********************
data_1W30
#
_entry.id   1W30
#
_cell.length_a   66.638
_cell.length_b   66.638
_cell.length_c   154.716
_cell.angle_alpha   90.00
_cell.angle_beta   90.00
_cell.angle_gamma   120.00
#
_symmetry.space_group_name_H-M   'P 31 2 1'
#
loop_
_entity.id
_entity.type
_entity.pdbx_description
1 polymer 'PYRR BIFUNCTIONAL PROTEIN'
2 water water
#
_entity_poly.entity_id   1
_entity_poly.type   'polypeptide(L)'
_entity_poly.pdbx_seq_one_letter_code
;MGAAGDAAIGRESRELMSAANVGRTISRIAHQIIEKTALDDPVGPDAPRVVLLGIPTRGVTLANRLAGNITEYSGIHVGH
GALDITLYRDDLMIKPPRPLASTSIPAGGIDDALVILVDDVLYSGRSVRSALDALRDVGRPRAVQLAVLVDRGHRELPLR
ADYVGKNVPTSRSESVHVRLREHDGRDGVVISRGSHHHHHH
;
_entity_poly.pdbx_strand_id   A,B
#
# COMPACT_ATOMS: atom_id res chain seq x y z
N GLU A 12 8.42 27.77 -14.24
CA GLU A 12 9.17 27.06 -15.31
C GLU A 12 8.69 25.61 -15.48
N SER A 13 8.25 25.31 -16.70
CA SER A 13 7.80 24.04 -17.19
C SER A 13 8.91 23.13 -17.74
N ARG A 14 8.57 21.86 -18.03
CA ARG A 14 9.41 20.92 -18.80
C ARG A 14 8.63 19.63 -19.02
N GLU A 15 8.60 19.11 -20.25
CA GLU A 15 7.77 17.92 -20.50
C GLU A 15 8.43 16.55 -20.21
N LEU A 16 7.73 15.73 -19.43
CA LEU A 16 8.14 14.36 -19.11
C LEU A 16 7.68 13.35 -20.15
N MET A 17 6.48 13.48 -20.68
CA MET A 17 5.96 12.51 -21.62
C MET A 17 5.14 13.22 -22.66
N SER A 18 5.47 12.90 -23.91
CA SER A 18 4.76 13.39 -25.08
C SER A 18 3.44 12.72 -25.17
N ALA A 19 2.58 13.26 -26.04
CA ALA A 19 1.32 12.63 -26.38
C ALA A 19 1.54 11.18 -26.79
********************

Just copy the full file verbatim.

data_1W30
#
_entry.id   1W30
#
_cell.length_a   66.638
_cell.length_b   66.638
_cell.length_c   154.716
_cell.angle_alpha   90.00
_cell.angle_beta   90.00
_cell.angle_gamma   120.00
#
_symmetry.space_group_name_H-M   'P 31 2 1'
#
loop_
_entity.id
_entity.type
_entity.pdbx_description
1 polymer 'PYRR BIFUNCTIONAL PROTEIN'
2 water water
#
_entity_poly.entity_id   1
_entity_poly.type   'polypeptide(L)'
_entity_poly.pdbx_seq_one_letter_code
;MGAAGDAAIGRESRELMSAANVGRTISRIAHQIIEKTALDDPVGPDAPRVVLLGIPTRGVTLANRLAGNITEYSGIHVGH
GALDITLYRDDLMIKPPRPLASTSIPAGGIDDALVILVDDVLYSGRSVRSALDALRDVGRPRAVQLAVLVDRGHRELPLR
ADYVGKNVPTSRSESVHVRLREHDGRDGVVISRGSHHHHHH
;
_entity_poly.pdbx_strand_id   A,B
#
# COMPACT_ATOMS: atom_id res chain seq x y z
N GLU A 12 8.42 27.77 -14.24
CA GLU A 12 9.17 27.06 -15.31
C GLU A 12 8.69 25.61 -15.48
N SER A 13 8.25 25.31 -16.70
CA SER A 13 7.80 24.04 -17.19
C SER A 13 8.91 23.13 -17.74
N ARG A 14 8.57 21.86 -18.03
CA ARG A 14 9.41 20.92 -18.80
C ARG A 14 8.63 19.63 -19.02
N GLU A 15 8.60 19.11 -20.25
CA GLU A 15 7.77 17.92 -20.50
C GLU A 15 8.43 16.55 -20.21
N LEU A 16 7.73 15.73 -19.43
CA LEU A 16 8.14 14.36 -19.11
C LEU A 16 7.68 13.35 -20.15
N MET A 17 6.48 13.48 -20.68
CA MET A 17 5.96 12.51 -21.62
C MET A 17 5.14 13.22 -22.66
N SER A 18 5.47 12.90 -23.91
CA SER A 18 4.76 13.39 -25.08
C SER A 18 3.44 12.72 -25.17
N ALA A 19 2.58 13.26 -26.04
CA ALA A 19 1.32 12.63 -26.38
C ALA A 19 1.54 11.18 -26.79